holding that doctor's exclusion from staff privileges at hospital will be set aside only if arbitrary, capricious or unreasonableSummary of this case from Knapik v. Mary Hitchcock Mem'l Hosp.
Decided July 29, 1971.
1. The acceptance of federal and town funds to supplement private contributions does not convert a private into a public hospital.
2. A substantial public interest compelled the supreme court to review an exclusion of a physician from staff privileges in the operation of a private hospital to determine if the exclusion was in accord with the hospital bylaws and was not arbitrary or unreasonable.
3. The due process requirement that one be informed of the charges against him prior to a hearing was properly found to have been satisfied upon evidence that the objectionable actions that were the basis of the exclusion of the physician from staff privileges in a private hospital were made known to him formally and informally prior to the hearing.
4. In determining whether the action of the medical staff credentials committee and the joint conference committee in excluding a physician from staff privileges in a private hospital was unjust or unreasonable, the trial court may consider evidence not presented to the committees during the hearing.
5. The trial court properly found that the board of directors of the private hospital, to protect the hospital and the public in its area, was justified in refusing to reappoint to the medical staff a physician who was found to be disruptive of the hospital and medical staff and hospital administration even though the town in which the physician practiced was deprived of effective medical service from him by such refusal.
Snierson, Chandler Copithorne (Mr. John P. Chandler orally) for the plaintiff, and for the town of Ashland as amicus curiae.
Wescott, Millham Dyer (Mr. Peter V. Millham orally) for the defendant.
This is a bill in equity brought by a physician to enjoin a hospital from enforcing its decision not to reappoint him to the hospital's medical staff. Originally the petition was brought pro se by the plaintiff and a temporary injunction on the pleadings was denied by King, J. This order was sustained by this court on October 26, 1970. Bricker v. Sceva Speare Hosp., 110 N.H. 412, 270 A.2d 358. On December 1, 1970, King. J., after an evidentiary hearing, issued a temporary injunction ordering the defendant to permit plaintiff the customary access of a medical staff member to the facilities of the hospital. Present counsel for the plaintiff entered the case originally for the town of Ashland, as amicus curiae and appeared for the plaintiff midway through the temporary injunction hearing.
On May 17, 1971, the Trial Court (Johnson, J.), after hearing, dismissed the petition of the plaintiff but stayed the discharge of the temporary injunction pending an appeal to this court. The plaintiff's exceptions were reserved and transferred by the trial court. The record includes the transcript of the hearing on the temporary injunction which was admitted in evidence at the trial on the merits.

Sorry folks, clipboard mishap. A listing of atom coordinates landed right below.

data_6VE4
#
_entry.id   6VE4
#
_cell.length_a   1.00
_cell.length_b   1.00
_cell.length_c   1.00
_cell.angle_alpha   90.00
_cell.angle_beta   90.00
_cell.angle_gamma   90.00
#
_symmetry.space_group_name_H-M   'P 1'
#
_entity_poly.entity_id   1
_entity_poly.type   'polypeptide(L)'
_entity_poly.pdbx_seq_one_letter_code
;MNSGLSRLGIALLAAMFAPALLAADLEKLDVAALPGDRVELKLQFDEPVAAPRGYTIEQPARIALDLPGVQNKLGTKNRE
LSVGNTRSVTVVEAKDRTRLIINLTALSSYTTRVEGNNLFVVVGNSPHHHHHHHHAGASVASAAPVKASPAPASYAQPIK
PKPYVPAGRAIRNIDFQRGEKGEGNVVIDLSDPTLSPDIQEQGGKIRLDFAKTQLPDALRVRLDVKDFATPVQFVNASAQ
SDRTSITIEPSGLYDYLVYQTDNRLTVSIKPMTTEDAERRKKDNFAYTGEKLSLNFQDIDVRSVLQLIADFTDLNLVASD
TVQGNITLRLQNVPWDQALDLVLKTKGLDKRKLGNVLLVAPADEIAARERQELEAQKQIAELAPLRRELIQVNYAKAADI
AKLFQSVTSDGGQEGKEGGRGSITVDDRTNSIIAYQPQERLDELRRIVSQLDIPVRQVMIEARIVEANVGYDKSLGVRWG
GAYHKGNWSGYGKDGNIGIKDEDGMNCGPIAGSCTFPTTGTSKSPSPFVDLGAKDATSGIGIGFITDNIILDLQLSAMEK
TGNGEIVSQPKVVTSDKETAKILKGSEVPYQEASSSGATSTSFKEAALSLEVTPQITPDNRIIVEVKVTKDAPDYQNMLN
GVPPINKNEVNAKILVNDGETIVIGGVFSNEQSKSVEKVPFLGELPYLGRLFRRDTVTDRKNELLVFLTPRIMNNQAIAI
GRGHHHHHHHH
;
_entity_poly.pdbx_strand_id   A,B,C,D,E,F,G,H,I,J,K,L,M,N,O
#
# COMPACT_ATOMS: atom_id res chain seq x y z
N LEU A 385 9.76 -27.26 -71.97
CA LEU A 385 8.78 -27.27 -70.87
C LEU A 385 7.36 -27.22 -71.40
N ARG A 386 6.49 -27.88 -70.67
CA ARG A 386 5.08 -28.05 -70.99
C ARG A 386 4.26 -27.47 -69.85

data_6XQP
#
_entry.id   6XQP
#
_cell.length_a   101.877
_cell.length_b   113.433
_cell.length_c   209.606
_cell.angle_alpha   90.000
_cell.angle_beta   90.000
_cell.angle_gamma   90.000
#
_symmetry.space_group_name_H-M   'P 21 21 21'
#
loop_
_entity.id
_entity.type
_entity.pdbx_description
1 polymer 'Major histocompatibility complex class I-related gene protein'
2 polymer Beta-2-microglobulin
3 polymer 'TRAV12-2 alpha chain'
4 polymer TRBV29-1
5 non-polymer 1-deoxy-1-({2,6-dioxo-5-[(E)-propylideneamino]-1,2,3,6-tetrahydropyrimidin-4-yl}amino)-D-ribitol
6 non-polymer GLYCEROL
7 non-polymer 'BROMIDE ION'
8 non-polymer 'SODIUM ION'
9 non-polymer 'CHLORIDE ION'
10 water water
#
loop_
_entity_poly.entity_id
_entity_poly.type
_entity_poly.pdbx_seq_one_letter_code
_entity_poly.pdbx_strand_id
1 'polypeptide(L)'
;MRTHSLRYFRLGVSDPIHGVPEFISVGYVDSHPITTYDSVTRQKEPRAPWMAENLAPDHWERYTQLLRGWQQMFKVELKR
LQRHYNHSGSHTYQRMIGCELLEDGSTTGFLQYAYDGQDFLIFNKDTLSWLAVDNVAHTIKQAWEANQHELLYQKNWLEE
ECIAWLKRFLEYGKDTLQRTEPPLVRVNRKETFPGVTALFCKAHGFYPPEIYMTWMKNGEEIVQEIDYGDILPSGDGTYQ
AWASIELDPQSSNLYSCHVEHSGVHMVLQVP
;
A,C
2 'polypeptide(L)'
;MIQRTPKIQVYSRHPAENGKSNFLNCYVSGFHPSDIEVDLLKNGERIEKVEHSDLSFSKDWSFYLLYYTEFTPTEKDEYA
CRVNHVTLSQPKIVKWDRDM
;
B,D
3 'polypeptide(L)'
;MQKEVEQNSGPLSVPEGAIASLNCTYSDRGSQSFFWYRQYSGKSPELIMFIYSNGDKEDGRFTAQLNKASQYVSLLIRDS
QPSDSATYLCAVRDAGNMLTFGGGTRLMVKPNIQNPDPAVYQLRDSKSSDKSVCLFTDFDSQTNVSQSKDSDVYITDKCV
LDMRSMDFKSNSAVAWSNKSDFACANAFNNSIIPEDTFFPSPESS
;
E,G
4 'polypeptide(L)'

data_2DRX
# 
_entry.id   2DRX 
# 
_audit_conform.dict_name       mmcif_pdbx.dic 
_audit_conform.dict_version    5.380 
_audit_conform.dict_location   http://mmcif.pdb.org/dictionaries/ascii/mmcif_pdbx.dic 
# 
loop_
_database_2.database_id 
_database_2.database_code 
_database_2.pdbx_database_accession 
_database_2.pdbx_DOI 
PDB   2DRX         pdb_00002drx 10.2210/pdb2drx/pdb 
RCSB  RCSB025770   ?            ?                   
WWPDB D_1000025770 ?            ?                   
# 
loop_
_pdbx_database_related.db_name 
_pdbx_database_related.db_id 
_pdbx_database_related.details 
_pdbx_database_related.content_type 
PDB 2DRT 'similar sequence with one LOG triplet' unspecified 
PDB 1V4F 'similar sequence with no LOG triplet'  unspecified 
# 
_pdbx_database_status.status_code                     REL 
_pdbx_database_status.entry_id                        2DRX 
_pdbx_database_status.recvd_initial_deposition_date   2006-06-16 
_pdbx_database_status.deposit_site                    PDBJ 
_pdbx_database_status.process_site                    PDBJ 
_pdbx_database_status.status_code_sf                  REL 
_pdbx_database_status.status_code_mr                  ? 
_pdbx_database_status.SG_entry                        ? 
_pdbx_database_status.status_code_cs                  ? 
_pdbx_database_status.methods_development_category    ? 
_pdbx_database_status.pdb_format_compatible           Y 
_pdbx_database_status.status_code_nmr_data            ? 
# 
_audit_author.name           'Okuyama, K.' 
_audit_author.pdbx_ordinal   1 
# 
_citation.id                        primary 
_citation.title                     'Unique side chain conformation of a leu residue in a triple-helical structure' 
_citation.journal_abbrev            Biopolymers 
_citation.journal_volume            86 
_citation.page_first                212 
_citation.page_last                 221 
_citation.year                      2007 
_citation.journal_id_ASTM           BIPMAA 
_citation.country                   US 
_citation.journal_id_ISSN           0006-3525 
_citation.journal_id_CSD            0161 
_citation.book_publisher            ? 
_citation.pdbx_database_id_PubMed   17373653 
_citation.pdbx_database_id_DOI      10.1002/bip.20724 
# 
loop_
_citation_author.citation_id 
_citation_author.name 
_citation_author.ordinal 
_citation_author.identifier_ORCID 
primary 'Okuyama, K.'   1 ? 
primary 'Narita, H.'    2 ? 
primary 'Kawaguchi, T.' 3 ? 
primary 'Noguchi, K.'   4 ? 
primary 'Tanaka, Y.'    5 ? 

Dr. Bricker came to Ashland from Pennsylvania in early 1963, and is the only physician practicing there. The Sceva Speare Memorial Hospital is located in Plymouth about six miles from Ashland. The next nearest hospitals to Ashland are in Franklin and Laconia, both about twenty-five miles away. The Sceva Speare Hospital serves an area population of about twelve thousand. At the time this action was brought there were ten physicians on the active medical staff, including Dr. Bricker. All of the active medical staff, with the exception of Dr. Bricker and a pathologist from Laconia, were residents of Plymouth.
The defendant hospital is organized as a charitable corporation with a president and the usual officers including a board of directors of not less than eighteen nor more than twenty-four. In addition to certain special classifications such as consulting staff not germane to this case the medical bylaws provide for two classes of physicians entitled to hospital privileges. These are courtesy medical staff and active medical staff. Courtesy medical staff members are physicians eligible for active staff membership by qualification but are either first year members of the staff or otherwise ineligible for appointment to the active medical staff. Courtesy members are eligible for appointment to the active staff after one year. The bylaws provide that staff appointments shall be made by the board of directors for terms of one year on recommendation of the active medical staff prior to June 30th of each year. The credentials committee is made up of the active medical staff and charged with the duty of recommending the privileges to be extended to individual staff members and reviewing all staff appointments annually. Surgical privileges vary with individual physicians but no physician may treat a patient in the defendant hospital who is not a staff member.
Dr. Bricker was appointed to the courtesy staff on February 4, 1963 and to the active staff in June of 1966. He was reappointed in 1967, 1968 and 1969. The annual meeting of the medical staff in 1970 was not held until August 21, 1970. Dr. Bricker received a notice of this meeting but was hospitalized in the Laconia Hospital due to an accident and unable to attend the meeting. The remainder of the active staff present at the August 21st meeting voted to recommend reappointment of all the active staff except Dr. Bricker. This recommendation was adopted by the board of directors at their meeting on August 24, 1970, together with a direction that Dr. Bricker be notified of the action and his right of appeal under the bylaws.
The medical bylaws provide that where reappointment is not recommended the physician concerned shall be given "an opportunity of appearing before the Credentials Committee and Joint Conference Committee in joint session." Dr. Bricker requested a hearing and appeared before the credentials committee and the joint conference committee on October 14, 1970.
The joint conference committee consists of the president and vice-president of both the medical staff and the board of directors together with the administrator as an ex officio member. The meeting of October 14th appears to have been attended by all persons entitled to, including Dr. Bricker. During the meeting, which lasted some three and one-half hours, Dr. Bricker questioned each member of the active medical staff individually and learned that they were unanimous in opposing his reappointment. Some members of the staff gave their reasons for opposing him and others refused. The president of the hospital notified Dr. Bricker by letter dated October 20, 1970 that the board of directors had again voted unanimously not to reappoint him to the medical staff and the present action followed.